The Haifa Magistrate's Court on Sunday sentenced a pediatrician who distributed pedophiliac images on the Internet to an 18-month jail term.
Both the prosecution and the defense were surprised by the harshness of the sentence handed down by Judge Zaid Falah against Dr. Avraham Barkai, who works for the Meuhedet health maintenance organization. The defense immediately announced that it planned to appeal the ruling.
Barkai was convicted in November on charges filed against him a year-and-half beforehand.
The pedophiliac material was discovered on Barkai's home computer, which police got permission to search after being tipped off by Australian law enforcement officials. During the arrest of a suspect in Australia, the officials had searched his computer and found files of pedophilia there which had been downloaded from an Internet protocol address that belonged to Barkai.
The 190,000 videos and pictures discovered on Barkai's computer included images of children aged 8 to 10 having sex with adults. Barkai had installed software called GigaTribe that facilitated the sharing of the material with others.
Barkai confessed that he had possessed the pornographic material for 15 years, but denied that he was involved in its distribution, which was the main focus of the trial.
Even after being indicted, Barkai continued to practice in Meuhedet's Neveh Sha'anan clinic, after a Health Ministry disciplinary committee ruled in December 2010 that he could continue to see patients as long as there was a parent or HMO nurse in the room.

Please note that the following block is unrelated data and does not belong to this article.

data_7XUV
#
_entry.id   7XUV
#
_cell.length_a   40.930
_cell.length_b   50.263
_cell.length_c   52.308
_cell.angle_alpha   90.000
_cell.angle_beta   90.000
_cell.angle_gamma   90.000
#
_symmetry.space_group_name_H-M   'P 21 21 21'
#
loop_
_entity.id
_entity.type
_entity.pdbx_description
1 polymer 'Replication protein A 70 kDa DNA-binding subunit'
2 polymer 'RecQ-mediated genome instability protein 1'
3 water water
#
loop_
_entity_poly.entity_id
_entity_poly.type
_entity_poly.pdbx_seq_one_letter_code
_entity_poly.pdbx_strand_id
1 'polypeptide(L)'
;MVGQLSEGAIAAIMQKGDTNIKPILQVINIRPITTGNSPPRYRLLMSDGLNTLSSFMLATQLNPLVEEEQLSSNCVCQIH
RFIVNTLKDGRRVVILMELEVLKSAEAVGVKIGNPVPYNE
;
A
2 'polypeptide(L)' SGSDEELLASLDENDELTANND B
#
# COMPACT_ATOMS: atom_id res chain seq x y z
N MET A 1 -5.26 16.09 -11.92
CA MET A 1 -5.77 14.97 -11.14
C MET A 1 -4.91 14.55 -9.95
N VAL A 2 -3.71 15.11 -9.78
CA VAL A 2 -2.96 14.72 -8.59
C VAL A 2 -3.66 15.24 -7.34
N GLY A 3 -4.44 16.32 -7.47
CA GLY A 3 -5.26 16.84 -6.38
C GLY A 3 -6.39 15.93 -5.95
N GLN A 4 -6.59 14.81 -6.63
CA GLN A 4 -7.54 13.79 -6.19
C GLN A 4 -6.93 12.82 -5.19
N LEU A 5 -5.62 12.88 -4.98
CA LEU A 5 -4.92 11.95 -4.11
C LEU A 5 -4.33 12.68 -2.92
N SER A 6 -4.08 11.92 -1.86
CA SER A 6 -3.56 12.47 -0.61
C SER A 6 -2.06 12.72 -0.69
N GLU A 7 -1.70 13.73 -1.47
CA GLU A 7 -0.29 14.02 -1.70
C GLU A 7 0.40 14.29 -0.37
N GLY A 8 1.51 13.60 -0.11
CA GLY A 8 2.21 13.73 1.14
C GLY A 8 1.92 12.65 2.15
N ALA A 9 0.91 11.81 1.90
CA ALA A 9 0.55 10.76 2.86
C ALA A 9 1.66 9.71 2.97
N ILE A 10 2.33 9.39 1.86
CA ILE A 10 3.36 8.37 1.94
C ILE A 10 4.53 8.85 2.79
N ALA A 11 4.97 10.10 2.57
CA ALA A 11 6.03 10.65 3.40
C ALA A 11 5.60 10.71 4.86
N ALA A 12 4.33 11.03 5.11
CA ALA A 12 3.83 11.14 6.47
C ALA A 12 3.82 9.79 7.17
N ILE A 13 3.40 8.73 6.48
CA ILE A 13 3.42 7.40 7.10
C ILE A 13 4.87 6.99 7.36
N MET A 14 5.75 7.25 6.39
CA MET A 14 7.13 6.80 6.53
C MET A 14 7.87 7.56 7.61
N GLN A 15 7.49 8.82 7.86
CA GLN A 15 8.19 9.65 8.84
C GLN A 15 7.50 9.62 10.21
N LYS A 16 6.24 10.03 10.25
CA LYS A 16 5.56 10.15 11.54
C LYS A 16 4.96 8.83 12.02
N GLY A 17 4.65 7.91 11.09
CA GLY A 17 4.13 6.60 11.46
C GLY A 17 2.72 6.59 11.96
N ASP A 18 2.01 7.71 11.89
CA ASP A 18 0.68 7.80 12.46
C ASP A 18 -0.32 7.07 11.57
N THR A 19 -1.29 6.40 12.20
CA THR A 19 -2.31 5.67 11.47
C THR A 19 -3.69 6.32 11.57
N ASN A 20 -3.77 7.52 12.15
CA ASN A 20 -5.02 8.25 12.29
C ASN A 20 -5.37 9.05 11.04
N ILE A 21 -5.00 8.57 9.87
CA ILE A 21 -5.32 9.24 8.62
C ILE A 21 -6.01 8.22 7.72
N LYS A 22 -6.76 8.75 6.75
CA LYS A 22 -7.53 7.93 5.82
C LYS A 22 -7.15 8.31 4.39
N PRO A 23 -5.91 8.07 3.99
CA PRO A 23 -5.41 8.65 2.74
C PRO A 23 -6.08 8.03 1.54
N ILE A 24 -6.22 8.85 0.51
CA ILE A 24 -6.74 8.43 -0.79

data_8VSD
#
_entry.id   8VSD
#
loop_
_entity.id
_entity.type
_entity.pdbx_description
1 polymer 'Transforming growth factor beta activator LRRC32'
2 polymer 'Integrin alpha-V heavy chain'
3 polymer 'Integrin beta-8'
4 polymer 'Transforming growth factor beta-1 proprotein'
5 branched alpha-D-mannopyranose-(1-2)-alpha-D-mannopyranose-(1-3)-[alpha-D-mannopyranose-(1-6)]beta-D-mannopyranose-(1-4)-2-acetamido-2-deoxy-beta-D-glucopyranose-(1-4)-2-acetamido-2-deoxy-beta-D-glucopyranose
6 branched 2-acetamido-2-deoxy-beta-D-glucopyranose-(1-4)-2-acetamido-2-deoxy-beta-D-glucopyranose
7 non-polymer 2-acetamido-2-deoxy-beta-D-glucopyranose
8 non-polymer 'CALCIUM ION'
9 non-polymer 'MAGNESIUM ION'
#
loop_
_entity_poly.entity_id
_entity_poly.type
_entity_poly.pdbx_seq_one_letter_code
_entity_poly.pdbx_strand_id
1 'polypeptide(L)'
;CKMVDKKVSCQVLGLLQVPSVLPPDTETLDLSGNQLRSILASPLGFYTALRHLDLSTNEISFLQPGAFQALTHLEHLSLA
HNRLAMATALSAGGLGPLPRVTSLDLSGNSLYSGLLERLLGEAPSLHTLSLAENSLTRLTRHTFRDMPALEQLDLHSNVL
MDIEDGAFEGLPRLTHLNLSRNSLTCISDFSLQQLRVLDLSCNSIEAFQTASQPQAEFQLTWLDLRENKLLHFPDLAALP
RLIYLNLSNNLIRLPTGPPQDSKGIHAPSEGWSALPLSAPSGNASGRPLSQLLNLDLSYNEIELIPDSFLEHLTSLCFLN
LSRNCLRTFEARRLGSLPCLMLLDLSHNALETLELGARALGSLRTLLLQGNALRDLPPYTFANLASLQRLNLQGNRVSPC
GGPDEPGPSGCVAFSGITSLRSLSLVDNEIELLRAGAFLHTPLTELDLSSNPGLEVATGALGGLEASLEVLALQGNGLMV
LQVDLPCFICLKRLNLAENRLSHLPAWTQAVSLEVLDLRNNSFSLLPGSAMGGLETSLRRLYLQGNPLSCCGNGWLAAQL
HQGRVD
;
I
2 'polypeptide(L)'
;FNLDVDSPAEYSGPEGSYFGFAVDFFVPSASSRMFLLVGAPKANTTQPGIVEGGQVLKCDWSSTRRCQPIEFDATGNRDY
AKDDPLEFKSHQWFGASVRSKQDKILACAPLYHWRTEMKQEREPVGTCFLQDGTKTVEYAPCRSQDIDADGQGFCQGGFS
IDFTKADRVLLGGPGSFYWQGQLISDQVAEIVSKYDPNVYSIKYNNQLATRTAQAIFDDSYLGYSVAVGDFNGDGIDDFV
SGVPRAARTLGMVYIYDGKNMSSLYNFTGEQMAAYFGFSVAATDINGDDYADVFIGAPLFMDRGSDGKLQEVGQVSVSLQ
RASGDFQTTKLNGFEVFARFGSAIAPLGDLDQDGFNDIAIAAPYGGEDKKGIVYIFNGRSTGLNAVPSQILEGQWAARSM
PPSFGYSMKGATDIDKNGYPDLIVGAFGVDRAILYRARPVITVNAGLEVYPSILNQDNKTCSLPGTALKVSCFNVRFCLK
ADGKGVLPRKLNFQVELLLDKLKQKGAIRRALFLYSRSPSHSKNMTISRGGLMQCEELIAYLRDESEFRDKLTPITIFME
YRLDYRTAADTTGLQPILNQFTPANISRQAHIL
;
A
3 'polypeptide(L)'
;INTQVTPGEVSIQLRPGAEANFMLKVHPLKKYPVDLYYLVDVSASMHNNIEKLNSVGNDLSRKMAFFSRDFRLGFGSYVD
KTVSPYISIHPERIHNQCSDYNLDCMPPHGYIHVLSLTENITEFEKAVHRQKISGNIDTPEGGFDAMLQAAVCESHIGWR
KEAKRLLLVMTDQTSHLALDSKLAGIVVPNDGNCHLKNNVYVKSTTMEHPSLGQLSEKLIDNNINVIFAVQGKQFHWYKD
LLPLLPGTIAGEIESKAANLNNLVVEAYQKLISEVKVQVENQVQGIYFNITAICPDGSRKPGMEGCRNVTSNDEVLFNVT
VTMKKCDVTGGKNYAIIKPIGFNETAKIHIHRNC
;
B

The disciplinary committee had subsequently recommended extending this arrangement, but Health Ministry director general Prof. Roni Gamzu refused and suspended Barkai's license for six months or until the end of legal proceedings against him.
During his sentencing last week, Barkai, 45, told the court that he felt "great shame" and asked for mercy.
Several character witnesses testified on Barkai's behalf, including nurses and doctors who had worked with him, saying that he was an excellent diagnostician, that parents trusted him and that there had never been a professional complaint against him.
The prosecution asked for imprisonment, noting his crimes carried a maximum jail term of five years. The probation service, however, recommended that he not be jailed, but be allowed instead to perform community service; for his part, Barkai's attorney cited precedents from similar cases where the accused received such a sentence.
But Judge Falah ruled that distribution of pedophilia was a grave crime, and sentenced Barkai to prison, starting April 15.